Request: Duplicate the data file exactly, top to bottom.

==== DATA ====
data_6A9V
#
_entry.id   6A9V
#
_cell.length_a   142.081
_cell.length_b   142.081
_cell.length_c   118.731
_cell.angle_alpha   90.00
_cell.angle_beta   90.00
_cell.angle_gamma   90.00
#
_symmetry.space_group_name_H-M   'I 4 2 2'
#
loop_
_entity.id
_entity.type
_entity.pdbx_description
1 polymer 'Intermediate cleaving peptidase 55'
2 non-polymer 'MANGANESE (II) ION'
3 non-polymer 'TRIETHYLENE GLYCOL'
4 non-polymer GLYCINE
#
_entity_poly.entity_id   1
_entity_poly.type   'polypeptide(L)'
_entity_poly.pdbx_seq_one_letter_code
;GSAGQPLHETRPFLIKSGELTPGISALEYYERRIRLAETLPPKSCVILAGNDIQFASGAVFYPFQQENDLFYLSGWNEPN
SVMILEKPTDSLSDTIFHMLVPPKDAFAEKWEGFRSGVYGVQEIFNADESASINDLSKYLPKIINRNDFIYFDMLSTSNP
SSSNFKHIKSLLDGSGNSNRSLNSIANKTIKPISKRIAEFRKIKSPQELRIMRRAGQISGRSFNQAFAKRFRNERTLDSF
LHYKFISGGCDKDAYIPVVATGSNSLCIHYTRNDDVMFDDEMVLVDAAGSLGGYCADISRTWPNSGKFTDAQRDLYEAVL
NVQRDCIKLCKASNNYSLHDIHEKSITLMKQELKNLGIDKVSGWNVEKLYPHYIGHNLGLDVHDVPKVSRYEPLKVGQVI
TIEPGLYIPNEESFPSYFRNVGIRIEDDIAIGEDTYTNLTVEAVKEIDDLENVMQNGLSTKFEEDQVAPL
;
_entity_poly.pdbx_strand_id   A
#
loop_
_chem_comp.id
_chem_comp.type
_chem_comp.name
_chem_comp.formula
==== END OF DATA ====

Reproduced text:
data_6A9V
#
_entry.id   6A9V
#
_cell.length_a   142.081
_cell.length_b   142.081
_cell.length_c   118.731
_cell.angle_alpha   90.00
_cell.angle_beta   90.00
_cell.angle_gamma   90.00
#
_symmetry.space_group_name_H-M   'I 4 2 2'
#
loop_
_entity.id
_entity.type
_entity.pdbx_description
1 polymer 'Intermediate cleaving peptidase 55'
2 non-polymer 'MANGANESE (II) ION'
3 non-polymer 'TRIETHYLENE GLYCOL'
4 non-polymer GLYCINE
#
_entity_poly.entity_id   1
_entity_poly.type   'polypeptide(L)'
_entity_poly.pdbx_seq_one_letter_code
;GSAGQPLHETRPFLIKSGELTPGISALEYYERRIRLAETLPPKSCVILAGNDIQFASGAVFYPFQQENDLFYLSGWNEPN
SVMILEKPTDSLSDTIFHMLVPPKDAFAEKWEGFRSGVYGVQEIFNADESASINDLSKYLPKIINRNDFIYFDMLSTSNP
SSSNFKHIKSLLDGSGNSNRSLNSIANKTIKPISKRIAEFRKIKSPQELRIMRRAGQISGRSFNQAFAKRFRNERTLDSF
LHYKFISGGCDKDAYIPVVATGSNSLCIHYTRNDDVMFDDEMVLVDAAGSLGGYCADISRTWPNSGKFTDAQRDLYEAVL
NVQRDCIKLCKASNNYSLHDIHEKSITLMKQELKNLGIDKVSGWNVEKLYPHYIGHNLGLDVHDVPKVSRYEPLKVGQVI
TIEPGLYIPNEESFPSYFRNVGIRIEDDIAIGEDTYTNLTVEAVKEIDDLENVMQNGLSTKFEEDQVAPL
;
_entity_poly.pdbx_strand_id   A
#
loop_
_chem_comp.id
_chem_comp.type
_chem_comp.name
_chem_comp.formula